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typescript-ioc

1.2.5 • Public • Published

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IoC Container for Typescript

This is a lightweight annotation-based dependency injection container for typescript.

It can be used on browser or on node.js server code.

Project Sponsors

This project is supported by Leanty's team and is widely used by its main product: The Tree Gateway API Gateway.

Table of Contents

Installation

This library only works with typescript. Ensure it is installed:

npm install typescript -g

To install typescript-ioc:

npm install typescript-ioc

Configuration

Typescript-ioc requires the following TypeScript compilation options in your tsconfig.json file:

{
  "compilerOptions"{
    "experimentalDecorators"true,
    "emitDecoratorMetadata"true
  }
}

Basic Usage

import {AutoWired, Inject} from "typescript-ioc";
 
class PersonDAO {
  @Inject
  restProxy: PersonRestProxy;
}

That's it. You can just call now:

let personDAO: PersonDAO = new PersonDAO();

And the dependencies will be resolved.

You can also inject constructor parameters, like:

class PersonService {
  private personDAO: PersonDAO;
  constructor( @Inject personDAO: PersonDAO ) {
    this.personDAO = personDAO;
  }
}

and then, if you make an injection to this class, like...

class PersonController {
  @Inject
  private personService: PersonService;
}

The container will create an instance of PersonService that receives the PersonDAO from the container on its constructor. But you can still call:

let personService: PersonService = new PersonService(myPersonDAO);

And pass your own instance of PersonDAO to PersonService.

Note that any type with a constructor can be injected.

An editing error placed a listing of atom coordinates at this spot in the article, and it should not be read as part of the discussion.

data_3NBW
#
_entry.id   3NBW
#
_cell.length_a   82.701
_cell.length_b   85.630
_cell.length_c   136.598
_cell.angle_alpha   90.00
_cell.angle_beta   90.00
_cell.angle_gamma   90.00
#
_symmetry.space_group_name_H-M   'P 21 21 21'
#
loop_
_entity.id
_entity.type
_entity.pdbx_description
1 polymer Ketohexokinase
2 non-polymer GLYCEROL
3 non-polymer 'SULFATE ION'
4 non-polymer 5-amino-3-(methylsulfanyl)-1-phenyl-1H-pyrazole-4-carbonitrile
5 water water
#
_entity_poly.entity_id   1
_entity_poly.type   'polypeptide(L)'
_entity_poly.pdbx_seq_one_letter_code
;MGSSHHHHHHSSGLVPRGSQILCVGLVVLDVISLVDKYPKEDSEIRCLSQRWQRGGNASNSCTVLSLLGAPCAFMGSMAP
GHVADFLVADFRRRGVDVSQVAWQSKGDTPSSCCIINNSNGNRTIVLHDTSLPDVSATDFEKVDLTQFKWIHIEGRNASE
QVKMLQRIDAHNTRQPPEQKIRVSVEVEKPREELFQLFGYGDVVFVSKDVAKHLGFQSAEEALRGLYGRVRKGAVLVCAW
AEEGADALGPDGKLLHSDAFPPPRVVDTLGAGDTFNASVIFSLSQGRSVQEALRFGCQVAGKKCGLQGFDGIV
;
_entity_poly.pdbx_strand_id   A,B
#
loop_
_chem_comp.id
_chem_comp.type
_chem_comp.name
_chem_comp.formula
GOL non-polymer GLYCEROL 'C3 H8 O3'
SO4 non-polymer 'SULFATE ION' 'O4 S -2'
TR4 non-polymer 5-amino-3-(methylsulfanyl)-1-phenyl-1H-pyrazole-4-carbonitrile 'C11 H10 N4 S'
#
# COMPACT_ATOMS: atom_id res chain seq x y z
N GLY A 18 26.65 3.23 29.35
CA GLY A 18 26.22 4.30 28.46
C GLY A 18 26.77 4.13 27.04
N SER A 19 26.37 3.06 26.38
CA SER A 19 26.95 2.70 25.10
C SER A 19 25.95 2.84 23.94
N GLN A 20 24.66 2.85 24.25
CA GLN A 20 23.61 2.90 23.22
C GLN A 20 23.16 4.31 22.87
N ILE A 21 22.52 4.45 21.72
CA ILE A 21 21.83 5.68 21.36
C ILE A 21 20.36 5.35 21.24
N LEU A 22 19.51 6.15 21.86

class PersonController {
  @Inject
  private personService: PersonService;
 
  @Inject
  creationTime: Date;
}

Inheritance

You don't have to do anything special to work with sub-types.

abstract class BaseDAO {
  @Inject
  creationTime: Date;
}
 
class PersonDAO extends BaseDAO {
  @Inject
  private personRestProxy: PersonRestProxy;
}
 
class ProgrammerDAO extends PersonDAO {
  @Inject
  private programmerRestProxy: PersonRestProxy;
}

The above example will work as expected.

Scopes

You can use scopes to manage your instances as:

@Singleton 
class PersonService {
  @Inject
  private personDAO: PersonDAO;
}
 
class PersonController {
  @Inject
  private personService: PersonService;
 
  @Inject
  creationTime: Date;
}

So, we can create a lot of PersonController instances, but all of them will share the same singleton instance of PersonService

let controller1: PersonController = new PersonController();
let controller2: PersonController = new PersonController();
 

We have two pre defined scopes (Scope.Singleton and Scope.Local), but you can define your own custom Scope. You just have to extend the Scope abstract class:

class MyScope extends Scope { 
  resolve(iocProvider:Provider, source:Function) {
    console.log('created by my custom scope.')
    return iocProvider.get();
  }
}
@Scoped(new MyScope()) 
class PersonService {
  @Inject
  private personDAO: PersonDAO;
}

Providers

Providers can be used as a factory for instances created by the IoC Container.

const personProvider: Provider = {